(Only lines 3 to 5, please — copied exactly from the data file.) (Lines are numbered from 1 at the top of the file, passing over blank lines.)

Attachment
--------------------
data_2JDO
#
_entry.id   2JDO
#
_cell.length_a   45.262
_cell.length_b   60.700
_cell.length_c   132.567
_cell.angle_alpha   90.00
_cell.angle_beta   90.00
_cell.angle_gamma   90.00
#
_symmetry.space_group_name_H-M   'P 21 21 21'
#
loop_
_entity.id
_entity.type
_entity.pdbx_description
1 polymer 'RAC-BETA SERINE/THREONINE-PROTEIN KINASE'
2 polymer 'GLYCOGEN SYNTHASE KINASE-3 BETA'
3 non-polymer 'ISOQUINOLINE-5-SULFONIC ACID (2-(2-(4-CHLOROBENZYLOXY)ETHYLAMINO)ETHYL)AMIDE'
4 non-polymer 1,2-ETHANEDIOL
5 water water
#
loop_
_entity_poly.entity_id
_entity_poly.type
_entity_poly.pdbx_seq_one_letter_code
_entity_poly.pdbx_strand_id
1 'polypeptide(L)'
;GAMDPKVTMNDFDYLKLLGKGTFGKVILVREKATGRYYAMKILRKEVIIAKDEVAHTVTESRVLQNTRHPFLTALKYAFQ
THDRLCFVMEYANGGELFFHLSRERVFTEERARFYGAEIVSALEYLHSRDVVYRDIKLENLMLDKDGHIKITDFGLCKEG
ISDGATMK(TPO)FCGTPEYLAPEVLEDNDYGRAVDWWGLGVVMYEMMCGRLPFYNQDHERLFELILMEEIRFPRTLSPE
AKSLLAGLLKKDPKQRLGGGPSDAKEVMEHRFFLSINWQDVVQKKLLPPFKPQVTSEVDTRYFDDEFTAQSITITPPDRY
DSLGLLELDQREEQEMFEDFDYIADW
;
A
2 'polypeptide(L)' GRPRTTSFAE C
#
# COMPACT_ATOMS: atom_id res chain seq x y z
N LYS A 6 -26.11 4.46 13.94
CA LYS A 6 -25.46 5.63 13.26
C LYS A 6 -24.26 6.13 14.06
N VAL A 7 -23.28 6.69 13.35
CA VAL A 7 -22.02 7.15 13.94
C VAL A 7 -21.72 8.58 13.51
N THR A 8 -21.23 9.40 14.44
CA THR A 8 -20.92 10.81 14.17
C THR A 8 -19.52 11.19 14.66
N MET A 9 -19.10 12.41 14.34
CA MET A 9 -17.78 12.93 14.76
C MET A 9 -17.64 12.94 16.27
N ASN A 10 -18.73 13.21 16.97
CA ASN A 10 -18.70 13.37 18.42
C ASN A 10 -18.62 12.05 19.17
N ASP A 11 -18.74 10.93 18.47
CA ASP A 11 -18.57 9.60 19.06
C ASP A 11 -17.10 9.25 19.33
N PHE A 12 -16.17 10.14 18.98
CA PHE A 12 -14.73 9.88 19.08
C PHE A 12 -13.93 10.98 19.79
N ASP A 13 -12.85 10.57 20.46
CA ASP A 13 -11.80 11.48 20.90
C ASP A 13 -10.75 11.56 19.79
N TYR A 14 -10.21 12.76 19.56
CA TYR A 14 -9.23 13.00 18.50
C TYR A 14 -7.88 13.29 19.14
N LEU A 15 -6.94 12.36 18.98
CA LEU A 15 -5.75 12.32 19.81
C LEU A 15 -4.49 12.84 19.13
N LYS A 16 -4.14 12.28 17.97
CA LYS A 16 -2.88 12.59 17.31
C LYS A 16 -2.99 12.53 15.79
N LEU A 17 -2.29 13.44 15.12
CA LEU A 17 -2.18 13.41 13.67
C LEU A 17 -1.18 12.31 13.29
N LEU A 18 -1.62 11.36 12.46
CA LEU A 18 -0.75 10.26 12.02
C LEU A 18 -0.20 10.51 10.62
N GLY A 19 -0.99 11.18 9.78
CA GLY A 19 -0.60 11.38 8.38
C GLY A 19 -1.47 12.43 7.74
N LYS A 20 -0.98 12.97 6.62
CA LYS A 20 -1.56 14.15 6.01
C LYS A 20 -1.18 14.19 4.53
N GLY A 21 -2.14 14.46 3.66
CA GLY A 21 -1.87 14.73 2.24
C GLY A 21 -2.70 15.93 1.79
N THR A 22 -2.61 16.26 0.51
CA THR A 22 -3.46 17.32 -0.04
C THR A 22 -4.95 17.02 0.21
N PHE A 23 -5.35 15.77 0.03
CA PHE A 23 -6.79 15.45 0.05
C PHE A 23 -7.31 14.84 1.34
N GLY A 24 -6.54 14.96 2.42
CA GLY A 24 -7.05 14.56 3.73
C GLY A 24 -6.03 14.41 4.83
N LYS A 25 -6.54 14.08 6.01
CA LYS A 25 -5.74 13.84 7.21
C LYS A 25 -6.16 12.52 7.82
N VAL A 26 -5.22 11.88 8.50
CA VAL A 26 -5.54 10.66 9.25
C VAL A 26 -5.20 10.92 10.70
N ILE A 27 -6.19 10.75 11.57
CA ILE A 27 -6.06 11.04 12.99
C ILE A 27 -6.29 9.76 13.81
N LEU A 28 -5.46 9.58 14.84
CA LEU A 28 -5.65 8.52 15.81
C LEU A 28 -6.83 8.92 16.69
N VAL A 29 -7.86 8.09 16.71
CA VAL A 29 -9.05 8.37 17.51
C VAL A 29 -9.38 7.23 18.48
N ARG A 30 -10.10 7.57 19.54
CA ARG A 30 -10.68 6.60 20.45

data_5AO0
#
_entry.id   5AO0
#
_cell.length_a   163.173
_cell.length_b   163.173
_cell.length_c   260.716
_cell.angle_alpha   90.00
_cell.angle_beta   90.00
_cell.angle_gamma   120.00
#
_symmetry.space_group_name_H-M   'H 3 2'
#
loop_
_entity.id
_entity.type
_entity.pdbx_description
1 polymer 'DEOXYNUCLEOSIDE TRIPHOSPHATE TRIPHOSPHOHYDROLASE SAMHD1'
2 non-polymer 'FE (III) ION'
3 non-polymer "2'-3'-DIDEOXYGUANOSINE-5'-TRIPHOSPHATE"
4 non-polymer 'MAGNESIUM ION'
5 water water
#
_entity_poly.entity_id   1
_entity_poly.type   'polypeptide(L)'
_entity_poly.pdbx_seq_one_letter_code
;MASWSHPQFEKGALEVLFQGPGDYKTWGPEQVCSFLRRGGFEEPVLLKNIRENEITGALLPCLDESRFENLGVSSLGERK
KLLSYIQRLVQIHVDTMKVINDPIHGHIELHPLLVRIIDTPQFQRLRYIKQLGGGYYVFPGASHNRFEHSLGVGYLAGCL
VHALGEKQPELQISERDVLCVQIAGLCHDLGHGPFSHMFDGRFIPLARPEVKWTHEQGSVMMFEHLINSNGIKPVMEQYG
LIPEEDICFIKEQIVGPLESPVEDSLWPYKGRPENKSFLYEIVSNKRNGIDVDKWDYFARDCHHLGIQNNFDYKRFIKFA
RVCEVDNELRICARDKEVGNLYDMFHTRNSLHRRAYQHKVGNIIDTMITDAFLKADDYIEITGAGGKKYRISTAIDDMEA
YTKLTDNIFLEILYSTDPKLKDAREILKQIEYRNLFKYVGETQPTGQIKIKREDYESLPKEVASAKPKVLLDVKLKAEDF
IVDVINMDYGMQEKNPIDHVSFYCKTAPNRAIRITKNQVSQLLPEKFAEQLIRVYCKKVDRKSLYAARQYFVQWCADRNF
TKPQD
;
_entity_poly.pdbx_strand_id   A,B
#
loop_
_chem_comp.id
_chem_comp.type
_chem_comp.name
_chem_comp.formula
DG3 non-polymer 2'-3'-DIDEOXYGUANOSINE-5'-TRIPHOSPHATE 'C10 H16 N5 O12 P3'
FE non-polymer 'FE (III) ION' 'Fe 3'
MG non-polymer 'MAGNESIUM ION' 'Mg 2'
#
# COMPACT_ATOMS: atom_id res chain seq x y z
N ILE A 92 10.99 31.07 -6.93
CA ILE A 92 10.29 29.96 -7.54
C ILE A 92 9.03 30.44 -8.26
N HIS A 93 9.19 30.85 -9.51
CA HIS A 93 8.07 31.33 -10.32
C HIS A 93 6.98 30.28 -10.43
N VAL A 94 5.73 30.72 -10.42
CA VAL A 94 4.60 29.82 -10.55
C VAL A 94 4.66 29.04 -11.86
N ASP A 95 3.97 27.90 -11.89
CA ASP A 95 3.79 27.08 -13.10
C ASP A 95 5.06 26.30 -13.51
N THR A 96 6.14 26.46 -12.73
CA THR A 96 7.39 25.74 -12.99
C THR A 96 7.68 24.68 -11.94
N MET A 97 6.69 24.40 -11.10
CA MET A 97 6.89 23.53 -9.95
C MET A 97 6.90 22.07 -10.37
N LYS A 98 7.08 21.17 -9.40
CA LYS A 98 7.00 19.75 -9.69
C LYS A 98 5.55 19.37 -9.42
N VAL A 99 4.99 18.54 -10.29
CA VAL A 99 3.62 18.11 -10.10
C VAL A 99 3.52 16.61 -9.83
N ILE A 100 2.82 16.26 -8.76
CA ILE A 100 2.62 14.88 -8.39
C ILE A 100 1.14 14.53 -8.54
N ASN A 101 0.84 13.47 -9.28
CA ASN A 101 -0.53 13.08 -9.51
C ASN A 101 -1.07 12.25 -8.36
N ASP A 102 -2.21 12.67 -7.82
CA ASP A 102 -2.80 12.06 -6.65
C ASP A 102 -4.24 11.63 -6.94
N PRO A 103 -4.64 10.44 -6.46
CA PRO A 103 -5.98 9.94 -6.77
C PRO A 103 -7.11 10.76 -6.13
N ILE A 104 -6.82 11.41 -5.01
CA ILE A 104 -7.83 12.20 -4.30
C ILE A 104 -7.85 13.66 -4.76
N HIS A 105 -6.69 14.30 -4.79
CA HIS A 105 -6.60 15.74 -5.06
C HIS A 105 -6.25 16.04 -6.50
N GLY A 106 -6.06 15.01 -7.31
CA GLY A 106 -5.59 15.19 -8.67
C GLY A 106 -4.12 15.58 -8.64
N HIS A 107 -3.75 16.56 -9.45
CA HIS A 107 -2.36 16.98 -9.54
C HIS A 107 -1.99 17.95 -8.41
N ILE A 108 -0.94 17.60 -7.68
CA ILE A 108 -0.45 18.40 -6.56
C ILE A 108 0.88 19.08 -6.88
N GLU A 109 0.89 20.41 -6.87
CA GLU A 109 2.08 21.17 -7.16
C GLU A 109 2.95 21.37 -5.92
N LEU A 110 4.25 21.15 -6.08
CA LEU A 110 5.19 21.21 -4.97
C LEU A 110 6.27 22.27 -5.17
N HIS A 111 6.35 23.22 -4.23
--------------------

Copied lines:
_entry.id   2JDO
#
_cell.length_a   45.262